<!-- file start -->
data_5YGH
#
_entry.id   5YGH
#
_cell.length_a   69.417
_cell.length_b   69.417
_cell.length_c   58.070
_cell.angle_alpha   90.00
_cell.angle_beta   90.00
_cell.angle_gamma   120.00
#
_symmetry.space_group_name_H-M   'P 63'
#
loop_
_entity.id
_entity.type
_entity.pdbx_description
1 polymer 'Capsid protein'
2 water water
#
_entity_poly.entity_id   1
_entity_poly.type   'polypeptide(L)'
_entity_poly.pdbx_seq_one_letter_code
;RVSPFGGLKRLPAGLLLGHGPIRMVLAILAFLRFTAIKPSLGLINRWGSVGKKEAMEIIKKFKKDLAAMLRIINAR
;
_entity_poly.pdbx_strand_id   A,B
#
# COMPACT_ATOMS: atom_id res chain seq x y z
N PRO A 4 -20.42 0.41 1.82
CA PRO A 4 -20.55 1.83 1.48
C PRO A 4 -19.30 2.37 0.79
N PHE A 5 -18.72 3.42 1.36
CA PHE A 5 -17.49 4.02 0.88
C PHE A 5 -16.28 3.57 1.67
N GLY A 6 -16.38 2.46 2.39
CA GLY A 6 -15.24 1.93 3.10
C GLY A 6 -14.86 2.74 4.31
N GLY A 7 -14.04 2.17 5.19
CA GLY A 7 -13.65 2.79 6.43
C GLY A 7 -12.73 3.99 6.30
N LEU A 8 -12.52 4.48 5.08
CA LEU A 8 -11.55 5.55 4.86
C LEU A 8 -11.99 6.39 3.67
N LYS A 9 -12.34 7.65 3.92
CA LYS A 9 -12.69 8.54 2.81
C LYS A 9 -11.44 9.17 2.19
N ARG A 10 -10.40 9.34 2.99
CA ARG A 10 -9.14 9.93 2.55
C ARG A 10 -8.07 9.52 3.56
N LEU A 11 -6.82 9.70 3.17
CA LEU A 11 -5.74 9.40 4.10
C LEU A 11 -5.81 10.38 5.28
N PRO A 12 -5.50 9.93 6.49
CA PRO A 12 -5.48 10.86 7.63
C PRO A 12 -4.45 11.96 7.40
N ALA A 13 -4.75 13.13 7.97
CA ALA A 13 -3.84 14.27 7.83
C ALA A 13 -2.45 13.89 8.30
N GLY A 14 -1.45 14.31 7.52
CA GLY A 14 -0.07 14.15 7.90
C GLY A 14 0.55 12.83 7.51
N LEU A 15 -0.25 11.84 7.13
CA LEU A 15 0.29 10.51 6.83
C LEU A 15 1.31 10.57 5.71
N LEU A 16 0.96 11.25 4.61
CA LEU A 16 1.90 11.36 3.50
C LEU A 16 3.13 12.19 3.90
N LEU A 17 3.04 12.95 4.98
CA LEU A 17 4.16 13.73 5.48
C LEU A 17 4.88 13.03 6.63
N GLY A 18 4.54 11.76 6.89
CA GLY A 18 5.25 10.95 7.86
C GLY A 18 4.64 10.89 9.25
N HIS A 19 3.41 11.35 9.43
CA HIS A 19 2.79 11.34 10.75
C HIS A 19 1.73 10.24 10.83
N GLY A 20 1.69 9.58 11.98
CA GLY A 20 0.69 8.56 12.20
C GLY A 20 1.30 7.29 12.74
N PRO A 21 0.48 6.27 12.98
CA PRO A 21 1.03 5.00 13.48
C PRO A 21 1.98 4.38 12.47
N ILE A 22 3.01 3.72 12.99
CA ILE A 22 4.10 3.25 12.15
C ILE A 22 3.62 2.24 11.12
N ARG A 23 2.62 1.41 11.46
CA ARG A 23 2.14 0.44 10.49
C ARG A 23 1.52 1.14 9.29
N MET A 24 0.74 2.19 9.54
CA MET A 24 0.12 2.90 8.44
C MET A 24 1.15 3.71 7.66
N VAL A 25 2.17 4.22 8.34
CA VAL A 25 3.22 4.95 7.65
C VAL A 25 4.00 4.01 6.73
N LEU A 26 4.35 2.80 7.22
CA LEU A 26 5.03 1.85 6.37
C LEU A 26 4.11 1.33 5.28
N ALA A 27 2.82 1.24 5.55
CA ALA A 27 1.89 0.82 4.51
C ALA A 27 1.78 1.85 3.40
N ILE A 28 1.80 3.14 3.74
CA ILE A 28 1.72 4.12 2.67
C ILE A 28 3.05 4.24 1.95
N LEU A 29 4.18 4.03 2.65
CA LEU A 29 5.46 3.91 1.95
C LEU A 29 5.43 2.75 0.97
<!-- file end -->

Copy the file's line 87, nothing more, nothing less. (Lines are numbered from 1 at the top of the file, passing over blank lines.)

CA ARG A 23 2.14 0.44 10.49